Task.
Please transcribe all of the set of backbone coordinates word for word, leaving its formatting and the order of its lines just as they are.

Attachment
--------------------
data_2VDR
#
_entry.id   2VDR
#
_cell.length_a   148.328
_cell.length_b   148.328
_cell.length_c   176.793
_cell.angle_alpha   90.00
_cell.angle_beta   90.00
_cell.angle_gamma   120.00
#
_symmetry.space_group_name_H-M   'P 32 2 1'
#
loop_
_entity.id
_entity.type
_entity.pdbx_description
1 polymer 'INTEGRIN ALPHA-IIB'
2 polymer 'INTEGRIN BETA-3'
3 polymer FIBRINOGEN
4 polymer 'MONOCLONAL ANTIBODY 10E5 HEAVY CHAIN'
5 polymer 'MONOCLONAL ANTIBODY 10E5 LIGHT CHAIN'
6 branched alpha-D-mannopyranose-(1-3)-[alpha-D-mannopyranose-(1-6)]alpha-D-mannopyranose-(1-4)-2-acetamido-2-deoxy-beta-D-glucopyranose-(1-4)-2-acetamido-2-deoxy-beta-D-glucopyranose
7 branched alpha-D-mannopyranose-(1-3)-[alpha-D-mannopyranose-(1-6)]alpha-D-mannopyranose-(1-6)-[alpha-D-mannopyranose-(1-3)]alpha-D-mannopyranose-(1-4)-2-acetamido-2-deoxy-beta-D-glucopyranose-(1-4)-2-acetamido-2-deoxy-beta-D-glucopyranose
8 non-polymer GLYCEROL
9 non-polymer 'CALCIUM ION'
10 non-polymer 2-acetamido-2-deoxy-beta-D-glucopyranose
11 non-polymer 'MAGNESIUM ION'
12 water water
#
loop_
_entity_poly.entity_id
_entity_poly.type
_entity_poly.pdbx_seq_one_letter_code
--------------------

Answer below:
data_2VDR
#
_entry.id   2VDR
#
_cell.length_a   148.328
_cell.length_b   148.328
_cell.length_c   176.793
_cell.angle_alpha   90.00
_cell.angle_beta   90.00
_cell.angle_gamma   120.00
#
_symmetry.space_group_name_H-M   'P 32 2 1'
#
loop_
_entity.id
_entity.type
_entity.pdbx_description
1 polymer 'INTEGRIN ALPHA-IIB'
2 polymer 'INTEGRIN BETA-3'
3 polymer FIBRINOGEN
4 polymer 'MONOCLONAL ANTIBODY 10E5 HEAVY CHAIN'
5 polymer 'MONOCLONAL ANTIBODY 10E5 LIGHT CHAIN'
6 branched alpha-D-mannopyranose-(1-3)-[alpha-D-mannopyranose-(1-6)]alpha-D-mannopyranose-(1-4)-2-acetamido-2-deoxy-beta-D-glucopyranose-(1-4)-2-acetamido-2-deoxy-beta-D-glucopyranose
7 branched alpha-D-mannopyranose-(1-3)-[alpha-D-mannopyranose-(1-6)]alpha-D-mannopyranose-(1-6)-[alpha-D-mannopyranose-(1-3)]alpha-D-mannopyranose-(1-4)-2-acetamido-2-deoxy-beta-D-glucopyranose-(1-4)-2-acetamido-2-deoxy-beta-D-glucopyranose
8 non-polymer GLYCEROL
9 non-polymer 'CALCIUM ION'
10 non-polymer 2-acetamido-2-deoxy-beta-D-glucopyranose
11 non-polymer 'MAGNESIUM ION'
12 water water
#
loop_
_entity_poly.entity_id
_entity_poly.type
_entity_poly.pdbx_seq_one_letter_code